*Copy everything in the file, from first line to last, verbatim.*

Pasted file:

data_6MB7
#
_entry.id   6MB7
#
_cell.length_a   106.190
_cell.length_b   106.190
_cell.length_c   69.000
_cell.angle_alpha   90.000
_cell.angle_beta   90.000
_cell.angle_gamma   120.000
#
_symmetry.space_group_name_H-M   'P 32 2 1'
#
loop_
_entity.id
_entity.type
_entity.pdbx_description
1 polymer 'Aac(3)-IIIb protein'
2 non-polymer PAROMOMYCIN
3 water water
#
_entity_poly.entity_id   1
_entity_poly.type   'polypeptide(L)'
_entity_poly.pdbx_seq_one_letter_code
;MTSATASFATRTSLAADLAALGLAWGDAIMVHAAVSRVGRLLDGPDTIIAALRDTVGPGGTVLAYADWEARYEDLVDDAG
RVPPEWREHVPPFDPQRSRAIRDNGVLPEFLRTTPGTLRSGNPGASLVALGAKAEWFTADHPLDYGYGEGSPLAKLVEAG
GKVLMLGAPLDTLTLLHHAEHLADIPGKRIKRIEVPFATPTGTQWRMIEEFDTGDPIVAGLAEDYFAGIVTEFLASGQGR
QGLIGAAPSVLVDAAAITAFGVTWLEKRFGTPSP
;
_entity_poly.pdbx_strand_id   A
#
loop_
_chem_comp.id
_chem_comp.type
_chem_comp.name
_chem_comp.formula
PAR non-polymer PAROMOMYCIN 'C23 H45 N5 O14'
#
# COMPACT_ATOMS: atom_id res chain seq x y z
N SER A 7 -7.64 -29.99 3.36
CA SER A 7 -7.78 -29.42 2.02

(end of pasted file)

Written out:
data_6MB7
#
_entry.id   6MB7
#
_cell.length_a   106.190
_cell.length_b   106.190
_cell.length_c   69.000
_cell.angle_alpha   90.000
_cell.angle_beta   90.000
_cell.angle_gamma   120.000
#
_symmetry.space_group_name_H-M   'P 32 2 1'
#
loop_
_entity.id
_entity.type
_entity.pdbx_description
1 polymer 'Aac(3)-IIIb protein'
2 non-polymer PAROMOMYCIN
3 water water
#
_entity_poly.entity_id   1
_entity_poly.type   'polypeptide(L)'
_entity_poly.pdbx_seq_one_letter_code
;MTSATASFATRTSLAADLAALGLAWGDAIMVHAAVSRVGRLLDGPDTIIAALRDTVGPGGTVLAYADWEARYEDLVDDAG
RVPPEWREHVPPFDPQRSRAIRDNGVLPEFLRTTPGTLRSGNPGASLVALGAKAEWFTADHPLDYGYGEGSPLAKLVEAG
GKVLMLGAPLDTLTLLHHAEHLADIPGKRIKRIEVPFATPTGTQWRMIEEFDTGDPIVAGLAEDYFAGIVTEFLASGQGR
QGLIGAAPSVLVDAAAITAFGVTWLEKRFGTPSP
;
_entity_poly.pdbx_strand_id   A
#
loop_
_chem_comp.id
_chem_comp.type
_chem_comp.name
_chem_comp.formula
PAR non-polymer PAROMOMYCIN 'C23 H45 N5 O14'
#
# COMPACT_ATOMS: atom_id res chain seq x y z
N SER A 7 -7.64 -29.99 3.36
CA SER A 7 -7.78 -29.42 2.02